Cadaveric Thoracic Disc Herniation: Fine Architecture of the Prolapse and Relationship with the Posterior Longitudinal Ligament
Corresponding AuthorMing Zhang
Department of Anatomy, University of Otago, Dunedin, New Zealand
A B S T R A C T
Prolapse of a lower intervertebral thoracic disc (T10-11) was noticed in a cadaver following examination of serial plastinated sections of the spine. A number of structures were associated with the posteriorly herniated nucleus pulposus, including the posterior longitudinal ligament, fibrous meshworks, venous plexuses and a delicate surrounding capsule. Dimensions of the herniation suggest that the lesion was asymptomatic in life. Thoracic disc prolapse is a rare phenomenon in vivo and is even more infrequently seen in cadavers. This study adds to the minute body of literature on post-mortem thoracic disc herniation and provides insights into detailed pathological changes in the anatomy of surrounding structures following disc prolapse.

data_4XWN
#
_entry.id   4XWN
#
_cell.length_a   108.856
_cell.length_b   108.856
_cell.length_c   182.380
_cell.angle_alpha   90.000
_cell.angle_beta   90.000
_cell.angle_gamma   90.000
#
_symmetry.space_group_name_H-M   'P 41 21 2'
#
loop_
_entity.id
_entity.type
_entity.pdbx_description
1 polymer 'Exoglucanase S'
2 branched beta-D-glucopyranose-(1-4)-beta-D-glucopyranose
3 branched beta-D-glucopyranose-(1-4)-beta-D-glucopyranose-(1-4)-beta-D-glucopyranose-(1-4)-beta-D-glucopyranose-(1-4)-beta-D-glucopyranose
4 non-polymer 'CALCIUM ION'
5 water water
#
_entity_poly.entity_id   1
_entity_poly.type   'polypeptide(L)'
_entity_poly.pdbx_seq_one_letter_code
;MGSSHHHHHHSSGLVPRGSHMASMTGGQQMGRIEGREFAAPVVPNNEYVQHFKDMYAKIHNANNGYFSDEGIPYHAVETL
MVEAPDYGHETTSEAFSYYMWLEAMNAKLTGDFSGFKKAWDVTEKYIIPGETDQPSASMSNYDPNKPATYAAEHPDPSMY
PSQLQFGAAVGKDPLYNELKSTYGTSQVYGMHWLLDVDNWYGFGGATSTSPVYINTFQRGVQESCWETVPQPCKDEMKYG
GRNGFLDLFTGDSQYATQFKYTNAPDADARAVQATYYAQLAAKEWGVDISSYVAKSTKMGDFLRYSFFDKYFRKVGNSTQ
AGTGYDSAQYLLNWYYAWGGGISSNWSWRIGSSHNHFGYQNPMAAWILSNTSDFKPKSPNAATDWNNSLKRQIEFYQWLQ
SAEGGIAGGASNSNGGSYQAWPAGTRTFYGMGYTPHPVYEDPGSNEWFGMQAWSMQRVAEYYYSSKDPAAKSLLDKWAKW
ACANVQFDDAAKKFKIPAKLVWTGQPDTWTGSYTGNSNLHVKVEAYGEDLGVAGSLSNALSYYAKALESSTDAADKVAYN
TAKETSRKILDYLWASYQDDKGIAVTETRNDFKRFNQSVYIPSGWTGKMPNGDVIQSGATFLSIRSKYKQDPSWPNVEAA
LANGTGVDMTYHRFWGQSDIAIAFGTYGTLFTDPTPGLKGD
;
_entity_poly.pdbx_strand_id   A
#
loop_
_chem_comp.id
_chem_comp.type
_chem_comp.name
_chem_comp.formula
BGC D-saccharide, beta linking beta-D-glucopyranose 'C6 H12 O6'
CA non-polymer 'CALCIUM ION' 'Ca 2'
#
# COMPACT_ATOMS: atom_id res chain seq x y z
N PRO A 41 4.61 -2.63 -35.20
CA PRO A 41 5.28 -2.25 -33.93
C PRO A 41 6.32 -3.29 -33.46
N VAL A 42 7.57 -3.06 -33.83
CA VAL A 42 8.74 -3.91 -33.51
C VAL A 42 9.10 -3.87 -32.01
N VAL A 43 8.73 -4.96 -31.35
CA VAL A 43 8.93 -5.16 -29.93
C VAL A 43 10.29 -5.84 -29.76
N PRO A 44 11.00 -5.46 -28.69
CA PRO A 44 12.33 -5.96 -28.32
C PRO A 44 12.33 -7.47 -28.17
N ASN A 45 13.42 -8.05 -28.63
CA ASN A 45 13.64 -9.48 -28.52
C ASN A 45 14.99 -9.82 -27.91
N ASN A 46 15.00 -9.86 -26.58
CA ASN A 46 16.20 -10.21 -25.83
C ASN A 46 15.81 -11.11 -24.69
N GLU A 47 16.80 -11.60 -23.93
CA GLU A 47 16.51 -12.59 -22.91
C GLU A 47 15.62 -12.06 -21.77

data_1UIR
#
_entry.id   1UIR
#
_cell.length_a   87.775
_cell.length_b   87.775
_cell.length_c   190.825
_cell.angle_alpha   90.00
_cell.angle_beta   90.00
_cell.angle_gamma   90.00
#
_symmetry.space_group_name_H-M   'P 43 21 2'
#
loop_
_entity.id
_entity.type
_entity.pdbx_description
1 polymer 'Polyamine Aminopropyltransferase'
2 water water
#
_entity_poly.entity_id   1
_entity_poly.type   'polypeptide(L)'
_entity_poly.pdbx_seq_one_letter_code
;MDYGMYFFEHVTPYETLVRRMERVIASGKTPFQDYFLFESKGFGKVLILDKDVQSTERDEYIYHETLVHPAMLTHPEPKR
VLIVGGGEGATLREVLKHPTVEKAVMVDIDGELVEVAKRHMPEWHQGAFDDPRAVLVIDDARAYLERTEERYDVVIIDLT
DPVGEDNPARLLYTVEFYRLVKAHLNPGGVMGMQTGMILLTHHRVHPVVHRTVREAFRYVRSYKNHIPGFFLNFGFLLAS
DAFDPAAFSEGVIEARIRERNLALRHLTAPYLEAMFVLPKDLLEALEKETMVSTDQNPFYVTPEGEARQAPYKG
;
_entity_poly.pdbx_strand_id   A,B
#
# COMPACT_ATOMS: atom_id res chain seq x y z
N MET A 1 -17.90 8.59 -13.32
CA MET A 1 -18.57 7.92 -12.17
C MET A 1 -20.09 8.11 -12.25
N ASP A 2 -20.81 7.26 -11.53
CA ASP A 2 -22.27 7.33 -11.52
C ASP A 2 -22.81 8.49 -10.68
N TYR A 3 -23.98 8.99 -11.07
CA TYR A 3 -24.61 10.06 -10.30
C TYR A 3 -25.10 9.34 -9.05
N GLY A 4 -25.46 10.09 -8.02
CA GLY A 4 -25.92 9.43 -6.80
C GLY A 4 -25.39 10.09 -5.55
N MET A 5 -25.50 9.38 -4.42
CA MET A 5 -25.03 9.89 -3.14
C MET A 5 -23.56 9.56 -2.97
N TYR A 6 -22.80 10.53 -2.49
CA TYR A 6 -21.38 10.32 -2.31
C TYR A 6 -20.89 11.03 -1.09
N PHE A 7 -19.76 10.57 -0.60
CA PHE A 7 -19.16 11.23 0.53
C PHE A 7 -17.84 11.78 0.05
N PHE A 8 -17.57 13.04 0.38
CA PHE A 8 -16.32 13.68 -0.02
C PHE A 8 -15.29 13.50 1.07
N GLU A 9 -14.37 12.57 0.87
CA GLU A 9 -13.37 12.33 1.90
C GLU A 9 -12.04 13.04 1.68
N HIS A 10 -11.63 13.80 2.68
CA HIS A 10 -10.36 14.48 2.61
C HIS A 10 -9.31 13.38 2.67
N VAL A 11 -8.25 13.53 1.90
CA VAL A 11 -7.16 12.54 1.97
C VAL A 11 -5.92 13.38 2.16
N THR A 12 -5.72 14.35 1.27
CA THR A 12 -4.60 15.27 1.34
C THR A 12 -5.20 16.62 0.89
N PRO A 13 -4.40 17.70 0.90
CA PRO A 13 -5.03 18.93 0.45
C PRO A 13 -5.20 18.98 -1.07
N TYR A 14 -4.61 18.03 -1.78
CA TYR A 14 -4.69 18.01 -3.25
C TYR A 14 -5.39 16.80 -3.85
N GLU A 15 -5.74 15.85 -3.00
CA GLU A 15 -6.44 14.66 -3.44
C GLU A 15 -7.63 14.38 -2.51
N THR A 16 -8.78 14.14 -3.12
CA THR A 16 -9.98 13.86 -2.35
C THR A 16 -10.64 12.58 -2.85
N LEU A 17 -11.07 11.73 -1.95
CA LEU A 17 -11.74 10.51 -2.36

Article TypeCase Report
Publication historyReceived: Mon 02, Aug 2021
Accepted: Thu 26, Aug 2021
Published: Thu 09, Sep 2021
Copyright© 2021 Ming Zhang. This is an open-access article distributed under the terms of the Creative Commons Attribution License, which permits unrestricted use, distribution, and reproduction in any medium, provided the original author and source are credited. Hosting by Science Repository.